“For me the most exciting thing is options and potential,” Fulton said. “From here on in, there will be a requirement to develop long term, strategic usage plans.”
Plans for realizing a 2016 move-in date are already underway, with a longer term 2030 master plan in development.
For now, the objective is to focus on simpler things that can be done right away.
“One thing that I would like to see would be a student center,” Storey said. “Just one space that’s open before or after school so that people could gather there, hang out with their friends and study. This is something we could configure almost immediately.”
With the large addition to campus, the possibilities are almost endless. Significantly more room for classrooms, labs, athletic facilities and almost anything the school desires will be available to be put to use.
“There are three things we have identified as immediate needs,” Storey said. “First is practice fields, second is expanded facilities for our drama department and third is more modern science labs.”
With the sprawling space and the many modern facilities throughout the north campus, achieving these needs will be an easy task.
A main focus for the new property will be for increased athletic facilities.
“We can’t hold our progress back waiting for things to get built,” Athletic Director Mike Netzel said. “Our immediate need would be field space, especially for practices. That would make it easier for teams to have space when several sports are practicing at the same time.”
Academic programs, such as theater and science, stand to benefit from facility expansion, as well. Like Storey, many teachers would appreciate more room for academic classrooms and labs in the master plan.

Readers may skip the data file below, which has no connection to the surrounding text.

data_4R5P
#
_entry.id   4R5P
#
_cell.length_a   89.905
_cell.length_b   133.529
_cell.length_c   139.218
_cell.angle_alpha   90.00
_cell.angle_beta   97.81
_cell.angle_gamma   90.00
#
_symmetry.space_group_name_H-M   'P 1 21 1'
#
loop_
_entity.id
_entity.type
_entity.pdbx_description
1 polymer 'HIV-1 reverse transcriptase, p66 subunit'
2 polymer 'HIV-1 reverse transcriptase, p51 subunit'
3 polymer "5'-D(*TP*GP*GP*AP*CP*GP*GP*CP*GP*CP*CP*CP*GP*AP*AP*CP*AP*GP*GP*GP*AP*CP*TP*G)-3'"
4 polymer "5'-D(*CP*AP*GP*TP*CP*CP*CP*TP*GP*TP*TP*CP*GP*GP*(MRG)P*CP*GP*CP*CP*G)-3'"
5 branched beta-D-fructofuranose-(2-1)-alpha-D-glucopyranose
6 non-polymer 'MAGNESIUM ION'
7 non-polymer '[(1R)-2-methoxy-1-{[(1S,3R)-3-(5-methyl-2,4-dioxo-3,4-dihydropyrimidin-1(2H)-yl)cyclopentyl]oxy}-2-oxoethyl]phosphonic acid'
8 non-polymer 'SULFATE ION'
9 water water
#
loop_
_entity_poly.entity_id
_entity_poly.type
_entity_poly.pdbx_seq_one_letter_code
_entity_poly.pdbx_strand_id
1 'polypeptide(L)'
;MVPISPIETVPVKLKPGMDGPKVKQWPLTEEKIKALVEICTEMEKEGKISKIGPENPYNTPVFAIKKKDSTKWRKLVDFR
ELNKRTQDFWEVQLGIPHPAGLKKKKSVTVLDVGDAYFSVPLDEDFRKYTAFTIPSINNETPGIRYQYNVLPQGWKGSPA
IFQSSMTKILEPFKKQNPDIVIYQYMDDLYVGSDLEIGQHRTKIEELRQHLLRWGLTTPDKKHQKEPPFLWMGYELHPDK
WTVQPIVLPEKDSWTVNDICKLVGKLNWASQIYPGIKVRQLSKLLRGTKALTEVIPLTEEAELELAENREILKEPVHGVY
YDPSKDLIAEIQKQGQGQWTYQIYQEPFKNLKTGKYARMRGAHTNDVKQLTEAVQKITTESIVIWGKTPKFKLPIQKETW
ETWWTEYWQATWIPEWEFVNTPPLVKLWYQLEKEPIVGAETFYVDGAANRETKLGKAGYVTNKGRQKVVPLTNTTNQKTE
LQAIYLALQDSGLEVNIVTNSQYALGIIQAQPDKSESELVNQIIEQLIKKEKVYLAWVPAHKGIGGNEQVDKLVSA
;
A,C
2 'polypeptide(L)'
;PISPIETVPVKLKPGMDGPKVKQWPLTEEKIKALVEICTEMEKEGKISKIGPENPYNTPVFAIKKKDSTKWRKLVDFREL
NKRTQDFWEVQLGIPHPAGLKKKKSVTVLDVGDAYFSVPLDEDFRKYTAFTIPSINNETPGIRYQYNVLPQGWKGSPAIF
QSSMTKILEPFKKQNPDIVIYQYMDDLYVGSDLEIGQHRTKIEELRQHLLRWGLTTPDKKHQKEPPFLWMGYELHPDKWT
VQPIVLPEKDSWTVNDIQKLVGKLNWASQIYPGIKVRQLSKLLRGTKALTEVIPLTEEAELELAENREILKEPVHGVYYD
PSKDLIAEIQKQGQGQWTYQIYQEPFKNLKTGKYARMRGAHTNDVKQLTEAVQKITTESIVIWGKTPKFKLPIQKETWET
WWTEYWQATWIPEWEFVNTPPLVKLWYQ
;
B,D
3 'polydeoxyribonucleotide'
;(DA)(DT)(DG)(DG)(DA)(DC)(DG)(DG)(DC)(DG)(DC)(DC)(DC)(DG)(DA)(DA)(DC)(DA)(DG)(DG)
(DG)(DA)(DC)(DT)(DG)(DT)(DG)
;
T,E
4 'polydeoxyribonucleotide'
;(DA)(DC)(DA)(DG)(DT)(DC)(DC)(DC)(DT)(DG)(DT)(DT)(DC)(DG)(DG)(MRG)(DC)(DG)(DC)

Dean of Science Dr. Pete Nordloh, who teaches regular, advanced and AP biology and Anatomy & Physiology, is eager to see what lies ahead.
“I would like to see more science labs,” Nordloh said, “and a larger cafeteria so that everyone could have lunch at the same time and free up time during the school day.”
A main focus for students, especially athletes, is an increase in space in order to reduce time conflicts.
“We need more fields for practices,” senior Alex Perez, a member of the lacrosse team, said. “This way we wouldn’t have practices that last until 9 p.m. on school nights.”
This landmark, exciting outcome will change the life of St. Thomas and set the course for the future growth and development of the school.
While HISD and LECJ set their sights on building a new school and relocating over the course of the next two years, St. Thomas has unprecedented ground to cover to fully fund the $60 million offer in three months.
Storey is boldly committed to making believers out of everyone, that meeting the campaign goal enables us to literally take the keys to the next era of the institution.
“This really is the game changer for the school,” Storey said. “And I’m happy that students, not just parents, are excited for what is to come in our next century on this hallowed ground.”